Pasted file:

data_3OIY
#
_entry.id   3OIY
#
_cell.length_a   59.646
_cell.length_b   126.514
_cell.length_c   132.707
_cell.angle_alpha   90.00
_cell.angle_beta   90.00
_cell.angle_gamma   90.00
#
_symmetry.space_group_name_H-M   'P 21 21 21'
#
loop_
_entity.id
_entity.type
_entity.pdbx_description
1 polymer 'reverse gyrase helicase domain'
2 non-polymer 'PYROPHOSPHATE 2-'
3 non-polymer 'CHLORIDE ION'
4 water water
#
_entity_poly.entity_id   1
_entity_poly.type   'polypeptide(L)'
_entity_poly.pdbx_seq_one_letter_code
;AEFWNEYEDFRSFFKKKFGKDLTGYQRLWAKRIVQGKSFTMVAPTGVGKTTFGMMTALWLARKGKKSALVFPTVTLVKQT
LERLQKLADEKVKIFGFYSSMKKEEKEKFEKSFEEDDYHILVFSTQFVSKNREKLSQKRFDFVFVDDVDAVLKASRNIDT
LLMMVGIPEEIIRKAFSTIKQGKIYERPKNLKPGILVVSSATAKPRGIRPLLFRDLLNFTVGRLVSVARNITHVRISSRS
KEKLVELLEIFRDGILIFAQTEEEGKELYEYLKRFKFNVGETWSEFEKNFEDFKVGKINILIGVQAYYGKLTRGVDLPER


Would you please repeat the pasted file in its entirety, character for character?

data_3OIY
#
_entry.id   3OIY
#
_cell.length_a   59.646
_cell.length_b   126.514
_cell.length_c   132.707
_cell.angle_alpha   90.00
_cell.angle_beta   90.00
_cell.angle_gamma   90.00
#
_symmetry.space_group_name_H-M   'P 21 21 21'
#
loop_
_entity.id
_entity.type
_entity.pdbx_description
1 polymer 'reverse gyrase helicase domain'
2 non-polymer 'PYROPHOSPHATE 2-'
3 non-polymer 'CHLORIDE ION'
4 water water
#
_entity_poly.entity_id   1
_entity_poly.type   'polypeptide(L)'
_entity_poly.pdbx_seq_one_letter_code
;AEFWNEYEDFRSFFKKKFGKDLTGYQRLWAKRIVQGKSFTMVAPTGVGKTTFGMMTALWLARKGKKSALVFPTVTLVKQT
LERLQKLADEKVKIFGFYSSMKKEEKEKFEKSFEEDDYHILVFSTQFVSKNREKLSQKRFDFVFVDDVDAVLKASRNIDT
LLMMVGIPEEIIRKAFSTIKQGKIYERPKNLKPGILVVSSATAKPRGIRPLLFRDLLNFTVGRLVSVARNITHVRISSRS
KEKLVELLEIFRDGILIFAQTEEEGKELYEYLKRFKFNVGETWSEFEKNFEDFKVGKINILIGVQAYYGKLTRGVDLPER